Those looking for a deep story or compelling adventure gameplay may not find it, but there's a lot to love in this first episode. It's just not for everyone.
All in all, it is hard to recommend The Perplexing Orb. Certainly it is not incompetent — the physics work, and the core is fine — but nothing is done to make it stand out. The level design is totally unremarkable, the length is short, and the visuals and music, while mostly not unpleasant, are just unimpressive. Even so, those that like rolling a ball through an obstacle course will find something to enjoy here.
[I]t creates an incredible, breathtaking, awe-inspiring world that is an absolute joy to run around in, to fight in, to collect in, to look around in, to be in. It may not have done so flawlessly, but Xenoblade Chronicles X gave me one of the finest worlds gaming has to offer, and it populated that world with incredible things to do. You have the option to be a part of that world as well. And while you should not expect perfection or anything near it, I can say with absolute certainty that you should play Xenoblade Chronicles X.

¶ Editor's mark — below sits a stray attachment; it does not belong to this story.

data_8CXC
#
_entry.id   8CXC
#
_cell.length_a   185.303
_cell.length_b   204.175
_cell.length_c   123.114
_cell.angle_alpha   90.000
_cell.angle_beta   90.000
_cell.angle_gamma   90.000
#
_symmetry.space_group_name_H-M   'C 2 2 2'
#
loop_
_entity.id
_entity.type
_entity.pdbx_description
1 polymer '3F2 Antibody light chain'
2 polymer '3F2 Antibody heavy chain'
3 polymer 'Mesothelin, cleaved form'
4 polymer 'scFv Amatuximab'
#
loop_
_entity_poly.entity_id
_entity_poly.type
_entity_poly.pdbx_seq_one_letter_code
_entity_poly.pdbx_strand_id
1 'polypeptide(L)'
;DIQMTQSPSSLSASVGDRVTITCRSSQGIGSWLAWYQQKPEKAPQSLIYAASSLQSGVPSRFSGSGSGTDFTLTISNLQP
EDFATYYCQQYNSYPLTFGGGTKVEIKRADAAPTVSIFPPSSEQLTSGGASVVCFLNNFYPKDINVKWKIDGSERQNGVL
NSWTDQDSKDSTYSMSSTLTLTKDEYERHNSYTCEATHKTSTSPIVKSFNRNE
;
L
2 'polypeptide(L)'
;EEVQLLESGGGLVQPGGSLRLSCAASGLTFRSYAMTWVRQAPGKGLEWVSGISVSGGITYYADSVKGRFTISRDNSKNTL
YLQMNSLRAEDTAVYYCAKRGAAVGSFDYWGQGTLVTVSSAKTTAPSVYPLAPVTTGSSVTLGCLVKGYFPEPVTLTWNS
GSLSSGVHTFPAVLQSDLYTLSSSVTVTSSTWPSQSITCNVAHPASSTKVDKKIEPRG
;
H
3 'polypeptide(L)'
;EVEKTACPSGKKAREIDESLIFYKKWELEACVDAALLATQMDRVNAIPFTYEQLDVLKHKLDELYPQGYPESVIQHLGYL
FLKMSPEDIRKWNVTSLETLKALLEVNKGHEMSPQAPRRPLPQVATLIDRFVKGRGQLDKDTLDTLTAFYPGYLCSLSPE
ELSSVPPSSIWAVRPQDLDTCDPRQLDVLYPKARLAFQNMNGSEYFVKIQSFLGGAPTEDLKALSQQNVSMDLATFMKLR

All in all, Toto Temple Deluxe is a game you buy if you have friends to play it with. Solo, it can be no more than a brief distraction, but with friends it becomes an exciting brawl-fest. Solid modes and an impressive number of stages makes sure this multiplayer title is one to check out.
Human Resource Machine is great. The gameplay is superb, finding the perfect middle ground between complex riddles/simple solutions wrapped in an stellar set of gameplay systems. The visuals are expectedly gorgeous, clever, and unique. The music is stellar, and the story, world, and characters are engaging. There's even some well done humor thrown in. The puzzles may get too complex at times, but Human Resource Machine is a game anyone with an interest in challenging puzzlers should play.
Whispering Willows is by no means a masterpiece, but it is a beautiful world and an engaging atmosphere that unfortunately is wrapped in undeveloped gameplay and a not very compelling story. Still; it's an experience with a lot to offer for those with a love of eerie and beautiful games.
So should you buy The Swindle? Absolutely; the game is, quite simply, fun. It has real stakes, and that makes every jump, every break in, every move all the more intense. With great gameplay, great visuals, and great music, it's hard not to suggest The Swindle; just keep in mind that it has got some issues, and it is not for the faint of heart.
I always find it fascinating when developers take an incredibly simple concept and blow it up to fill an entire game. Sometimes it works, and sometimes it doesn't, but no matter what, it is interesting to see the ways in which they try and expound upon a concept to keep it fresh, or use visual or audio tricks to make it more compelling. Badland: Game Of The Year Edition is one of those games, and fortunately, it works: and it works very, very well.